Facebook stands as the soft – target for cybercriminals who major in stealing social networking accounts: as stated by Kaspersky Lab’s statistics, in Q1 2014 fake sites replicating Facebook accounted for 10.85% of all instances when the heuristic Anti-phishing component was triggered.
Here it’s seen that only fake Yahoo pages ignited more phishing alerts, leaving Facebook as the prime target among social networking sites.
Today’s Facebook fakery exists as a global business, with cybercriminals attacking the site in a range of languages as, viz: English, followed by French, German, Portuguese, Italian, Turkish, Arabic among others.
Unsanctioned access to accounts in Facebook or for that matter; any other social network can be used to spread phishing links or malware.
Cybercriminals and their fraternity also make use of stolen accounts to send spam to the victims’ contact lists and publish spam on their friends’ walls where it can be seen by other users, or to be able to spread messages requesting their friends to send urgent financial assistance. Also, Hijacked accounts can be used to collect information on individuals for use in future targeted attacks.
Smartphone or tablet owners who visit social networks from their mobile devices also stand at a risk of having their personal data stolen. To add to the drama ensuing, some mobile browsers hide the address bar while opening the page, which makes it much more hard for users to spot fake resources.
“Cybercriminals have developed a number of ways to entice their victims to pages with phishing content. They send links to phishing web pages via email or within social networks or in banners placed on third-party resources. Fraudsters often lure their victims by promising them ‘interesting content’. When users follow the link provided, they land on a fake login page that contains a standard message asking them to log in before viewing the page. If users don’t become suspicious and enter their credentials, their data will immediately be dispatched to cybercriminals,” alleged Nadezhda Demidova, Web Content Analyst, Kaspersky Lab.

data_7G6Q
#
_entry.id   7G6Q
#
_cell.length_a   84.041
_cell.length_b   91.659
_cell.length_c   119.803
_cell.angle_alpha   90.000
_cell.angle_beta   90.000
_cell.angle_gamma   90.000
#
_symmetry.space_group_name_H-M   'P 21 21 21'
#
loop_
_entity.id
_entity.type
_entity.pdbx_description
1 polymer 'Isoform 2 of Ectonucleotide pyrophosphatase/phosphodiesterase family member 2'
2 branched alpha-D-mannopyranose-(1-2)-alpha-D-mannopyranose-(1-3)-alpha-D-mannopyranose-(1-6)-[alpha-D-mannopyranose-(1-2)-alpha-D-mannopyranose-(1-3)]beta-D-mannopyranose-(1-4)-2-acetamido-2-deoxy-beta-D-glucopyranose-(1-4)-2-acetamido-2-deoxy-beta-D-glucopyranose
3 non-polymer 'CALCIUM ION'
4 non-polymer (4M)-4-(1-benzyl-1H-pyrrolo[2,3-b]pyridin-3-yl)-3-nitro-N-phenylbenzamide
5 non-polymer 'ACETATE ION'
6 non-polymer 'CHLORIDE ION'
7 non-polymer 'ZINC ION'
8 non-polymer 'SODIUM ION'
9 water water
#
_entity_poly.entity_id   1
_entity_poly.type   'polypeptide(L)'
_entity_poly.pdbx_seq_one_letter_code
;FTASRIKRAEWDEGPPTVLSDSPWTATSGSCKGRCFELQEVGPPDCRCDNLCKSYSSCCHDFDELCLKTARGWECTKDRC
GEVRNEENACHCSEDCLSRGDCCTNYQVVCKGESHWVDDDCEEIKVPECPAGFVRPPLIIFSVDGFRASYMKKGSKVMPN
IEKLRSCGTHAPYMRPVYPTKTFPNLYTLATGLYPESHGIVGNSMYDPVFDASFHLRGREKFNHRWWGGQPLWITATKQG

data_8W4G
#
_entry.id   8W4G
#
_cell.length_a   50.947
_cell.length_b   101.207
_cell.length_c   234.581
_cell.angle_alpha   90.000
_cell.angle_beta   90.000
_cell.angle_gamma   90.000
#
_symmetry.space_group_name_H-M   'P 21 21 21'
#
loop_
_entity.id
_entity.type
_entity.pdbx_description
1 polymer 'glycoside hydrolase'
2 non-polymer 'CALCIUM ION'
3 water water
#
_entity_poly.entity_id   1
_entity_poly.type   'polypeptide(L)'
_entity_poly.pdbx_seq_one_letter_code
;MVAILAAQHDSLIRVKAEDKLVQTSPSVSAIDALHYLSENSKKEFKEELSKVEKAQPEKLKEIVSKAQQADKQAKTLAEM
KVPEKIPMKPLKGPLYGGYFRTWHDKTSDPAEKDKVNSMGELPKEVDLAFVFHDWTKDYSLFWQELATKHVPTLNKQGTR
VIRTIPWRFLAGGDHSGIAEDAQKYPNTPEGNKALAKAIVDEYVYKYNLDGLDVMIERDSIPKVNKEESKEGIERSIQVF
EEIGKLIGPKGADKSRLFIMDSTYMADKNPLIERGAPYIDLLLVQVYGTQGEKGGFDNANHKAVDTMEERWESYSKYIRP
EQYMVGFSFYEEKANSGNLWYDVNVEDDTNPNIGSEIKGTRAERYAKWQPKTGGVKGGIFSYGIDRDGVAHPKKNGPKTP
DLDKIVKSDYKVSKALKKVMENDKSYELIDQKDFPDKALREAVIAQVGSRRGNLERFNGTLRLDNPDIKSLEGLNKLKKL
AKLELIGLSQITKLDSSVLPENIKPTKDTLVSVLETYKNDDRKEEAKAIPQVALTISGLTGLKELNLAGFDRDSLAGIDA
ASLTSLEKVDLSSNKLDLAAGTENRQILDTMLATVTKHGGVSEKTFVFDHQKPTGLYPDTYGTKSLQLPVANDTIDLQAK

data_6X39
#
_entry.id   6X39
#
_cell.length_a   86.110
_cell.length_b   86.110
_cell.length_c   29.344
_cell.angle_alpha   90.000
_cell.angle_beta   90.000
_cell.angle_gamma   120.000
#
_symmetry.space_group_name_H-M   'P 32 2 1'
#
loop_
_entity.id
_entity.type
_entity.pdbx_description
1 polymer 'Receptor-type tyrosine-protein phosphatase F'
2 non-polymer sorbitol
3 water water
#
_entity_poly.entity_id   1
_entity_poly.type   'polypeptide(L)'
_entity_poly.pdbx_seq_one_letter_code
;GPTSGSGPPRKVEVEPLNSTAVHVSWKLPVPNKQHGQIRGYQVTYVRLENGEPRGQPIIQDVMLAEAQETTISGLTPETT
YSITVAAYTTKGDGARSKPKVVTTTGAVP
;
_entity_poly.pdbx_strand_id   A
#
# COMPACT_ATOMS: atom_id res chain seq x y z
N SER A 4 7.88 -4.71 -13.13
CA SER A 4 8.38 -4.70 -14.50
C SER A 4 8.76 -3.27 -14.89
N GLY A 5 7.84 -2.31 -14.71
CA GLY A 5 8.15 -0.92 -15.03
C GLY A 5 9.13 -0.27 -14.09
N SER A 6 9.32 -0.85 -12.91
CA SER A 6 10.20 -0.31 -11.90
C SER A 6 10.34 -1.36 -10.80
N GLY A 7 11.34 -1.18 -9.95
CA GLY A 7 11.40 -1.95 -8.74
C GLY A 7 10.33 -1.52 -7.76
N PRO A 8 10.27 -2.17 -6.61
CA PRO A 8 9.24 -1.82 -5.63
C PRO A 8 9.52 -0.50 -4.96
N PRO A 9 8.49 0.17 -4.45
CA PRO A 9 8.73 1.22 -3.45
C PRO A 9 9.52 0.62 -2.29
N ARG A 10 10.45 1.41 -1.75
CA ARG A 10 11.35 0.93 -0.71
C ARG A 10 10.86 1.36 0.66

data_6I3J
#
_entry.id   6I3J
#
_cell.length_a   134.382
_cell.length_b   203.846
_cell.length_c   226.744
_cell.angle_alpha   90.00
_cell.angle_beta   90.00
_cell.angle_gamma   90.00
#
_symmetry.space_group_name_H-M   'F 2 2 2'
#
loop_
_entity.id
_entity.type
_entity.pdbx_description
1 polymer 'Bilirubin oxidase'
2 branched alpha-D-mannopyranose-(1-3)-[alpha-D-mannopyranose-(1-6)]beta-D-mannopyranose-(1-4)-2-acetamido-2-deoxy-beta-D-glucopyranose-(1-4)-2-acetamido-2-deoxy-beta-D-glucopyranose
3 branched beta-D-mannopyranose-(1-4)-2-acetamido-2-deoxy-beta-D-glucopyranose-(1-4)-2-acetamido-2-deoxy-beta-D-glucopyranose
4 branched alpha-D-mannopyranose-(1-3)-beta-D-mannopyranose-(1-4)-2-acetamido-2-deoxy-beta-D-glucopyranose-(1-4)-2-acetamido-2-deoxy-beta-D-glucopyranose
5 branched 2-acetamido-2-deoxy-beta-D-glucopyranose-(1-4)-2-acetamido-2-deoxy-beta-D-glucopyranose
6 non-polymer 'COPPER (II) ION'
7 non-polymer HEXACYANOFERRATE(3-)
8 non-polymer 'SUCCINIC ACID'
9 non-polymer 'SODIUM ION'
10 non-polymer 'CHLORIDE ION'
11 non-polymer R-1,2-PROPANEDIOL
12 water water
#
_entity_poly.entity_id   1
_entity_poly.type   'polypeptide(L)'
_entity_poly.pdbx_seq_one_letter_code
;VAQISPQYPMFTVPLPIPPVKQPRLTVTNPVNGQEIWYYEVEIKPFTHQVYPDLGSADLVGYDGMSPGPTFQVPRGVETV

Expert advice in this regard –
- If you get an email notification from Facebook or a message that your account may be blocked, never enter your credentials in a form attached to that message. A word of caution here, Facebook never asks users to enter their password in an email or to send a password via email.
- Place the cursor on the link and check if it leads to the official Facebook page. Furthermore, you should manually type the Facebook URL into the address bar – cybercriminals are clever enough at concealing the very addresses to which they are leading you.
- When you have manually entered the URL in the address bar, do take the pains of checking it again once the page has loaded to be able to make sure that it has not been spoofed.
- Remember that Facebook from its part makes use of the HTTPS protocol to transmit data. The absence of a secure connection probably means that you are visiting a fraudulent site even if the URL address seems to be correct.